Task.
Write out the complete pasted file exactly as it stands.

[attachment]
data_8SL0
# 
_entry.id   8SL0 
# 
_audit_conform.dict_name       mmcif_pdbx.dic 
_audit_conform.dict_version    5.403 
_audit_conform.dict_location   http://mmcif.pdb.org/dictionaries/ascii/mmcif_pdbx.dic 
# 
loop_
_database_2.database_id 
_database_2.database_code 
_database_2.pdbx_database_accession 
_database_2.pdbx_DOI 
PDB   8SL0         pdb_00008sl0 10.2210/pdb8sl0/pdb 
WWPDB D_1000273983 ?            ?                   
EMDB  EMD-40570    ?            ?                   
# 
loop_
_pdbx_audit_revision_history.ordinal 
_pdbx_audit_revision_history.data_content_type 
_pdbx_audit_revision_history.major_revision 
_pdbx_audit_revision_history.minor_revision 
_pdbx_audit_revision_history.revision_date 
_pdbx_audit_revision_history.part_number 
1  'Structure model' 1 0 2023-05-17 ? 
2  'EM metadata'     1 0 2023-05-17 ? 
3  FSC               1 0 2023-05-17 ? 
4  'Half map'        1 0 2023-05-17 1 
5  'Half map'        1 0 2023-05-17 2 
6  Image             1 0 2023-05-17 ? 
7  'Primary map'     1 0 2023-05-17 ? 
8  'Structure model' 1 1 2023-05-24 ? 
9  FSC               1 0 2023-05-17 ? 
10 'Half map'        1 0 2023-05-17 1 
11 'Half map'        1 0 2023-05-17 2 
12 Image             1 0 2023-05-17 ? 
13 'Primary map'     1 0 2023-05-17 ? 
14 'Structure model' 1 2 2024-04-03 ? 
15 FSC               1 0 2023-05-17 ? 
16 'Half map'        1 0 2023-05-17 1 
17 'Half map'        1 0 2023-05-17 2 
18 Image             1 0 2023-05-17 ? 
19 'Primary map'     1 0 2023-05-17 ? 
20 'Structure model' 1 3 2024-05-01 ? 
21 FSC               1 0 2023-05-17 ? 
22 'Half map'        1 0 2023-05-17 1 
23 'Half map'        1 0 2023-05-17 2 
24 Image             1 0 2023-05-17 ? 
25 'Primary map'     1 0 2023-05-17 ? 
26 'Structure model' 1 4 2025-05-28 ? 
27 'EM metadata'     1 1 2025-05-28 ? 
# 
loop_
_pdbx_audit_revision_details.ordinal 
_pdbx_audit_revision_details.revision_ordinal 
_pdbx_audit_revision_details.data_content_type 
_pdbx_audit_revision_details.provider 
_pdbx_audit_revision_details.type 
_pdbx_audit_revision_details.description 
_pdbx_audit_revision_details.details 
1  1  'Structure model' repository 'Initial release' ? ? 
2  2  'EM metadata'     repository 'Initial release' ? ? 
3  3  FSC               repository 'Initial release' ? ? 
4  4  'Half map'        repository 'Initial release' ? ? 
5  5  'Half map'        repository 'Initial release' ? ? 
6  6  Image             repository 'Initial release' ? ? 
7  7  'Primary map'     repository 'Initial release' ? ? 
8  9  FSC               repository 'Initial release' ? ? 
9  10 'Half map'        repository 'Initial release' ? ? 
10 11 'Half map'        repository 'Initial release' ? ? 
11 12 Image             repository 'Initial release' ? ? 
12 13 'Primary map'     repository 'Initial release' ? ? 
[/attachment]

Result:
data_8SL0
# 
_entry.id   8SL0 
# 
_audit_conform.dict_name       mmcif_pdbx.dic 
_audit_conform.dict_version    5.403 
_audit_conform.dict_location   http://mmcif.pdb.org/dictionaries/ascii/mmcif_pdbx.dic 
# 
loop_
_database_2.database_id 
_database_2.database_code 
_database_2.pdbx_database_accession 
_database_2.pdbx_DOI 
PDB   8SL0         pdb_00008sl0 10.2210/pdb8sl0/pdb 
WWPDB D_1000273983 ?            ?                   
EMDB  EMD-40570    ?            ?                   
# 
loop_
_pdbx_audit_revision_history.ordinal 
_pdbx_audit_revision_history.data_content_type 
_pdbx_audit_revision_history.major_revision 
_pdbx_audit_revision_history.minor_revision 
_pdbx_audit_revision_history.revision_date 
_pdbx_audit_revision_history.part_number 
1  'Structure model' 1 0 2023-05-17 ? 
2  'EM metadata'     1 0 2023-05-17 ? 
3  FSC               1 0 2023-05-17 ? 
4  'Half map'        1 0 2023-05-17 1 
5  'Half map'        1 0 2023-05-17 2 
6  Image             1 0 2023-05-17 ? 
7  'Primary map'     1 0 2023-05-17 ? 
8  'Structure model' 1 1 2023-05-24 ? 
9  FSC               1 0 2023-05-17 ? 
10 'Half map'        1 0 2023-05-17 1 
11 'Half map'        1 0 2023-05-17 2 
12 Image             1 0 2023-05-17 ? 
13 'Primary map'     1 0 2023-05-17 ? 
14 'Structure model' 1 2 2024-04-03 ? 
15 FSC               1 0 2023-05-17 ? 
16 'Half map'        1 0 2023-05-17 1 
17 'Half map'        1 0 2023-05-17 2 
18 Image             1 0 2023-05-17 ? 
19 'Primary map'     1 0 2023-05-17 ? 
20 'Structure model' 1 3 2024-05-01 ? 
21 FSC               1 0 2023-05-17 ? 
22 'Half map'        1 0 2023-05-17 1 
23 'Half map'        1 0 2023-05-17 2 
24 Image             1 0 2023-05-17 ? 
25 'Primary map'     1 0 2023-05-17 ? 
26 'Structure model' 1 4 2025-05-28 ? 
27 'EM metadata'     1 1 2025-05-28 ? 
# 
loop_
_pdbx_audit_revision_details.ordinal 
_pdbx_audit_revision_details.revision_ordinal 
_pdbx_audit_revision_details.data_content_type 
_pdbx_audit_revision_details.provider 
_pdbx_audit_revision_details.type 
_pdbx_audit_revision_details.description 
_pdbx_audit_revision_details.details 
1  1  'Structure model' repository 'Initial release' ? ? 
2  2  'EM metadata'     repository 'Initial release' ? ? 
3  3  FSC               repository 'Initial release' ? ? 
4  4  'Half map'        repository 'Initial release' ? ? 
5  5  'Half map'        repository 'Initial release' ? ? 
6  6  Image             repository 'Initial release' ? ? 
7  7  'Primary map'     repository 'Initial release' ? ? 
8  9  FSC               repository 'Initial release' ? ? 
9  10 'Half map'        repository 'Initial release' ? ? 
10 11 'Half map'        repository 'Initial release' ? ? 
11 12 Image             repository 'Initial release' ? ? 
12 13 'Primary map'     repository 'Initial release' ? ? 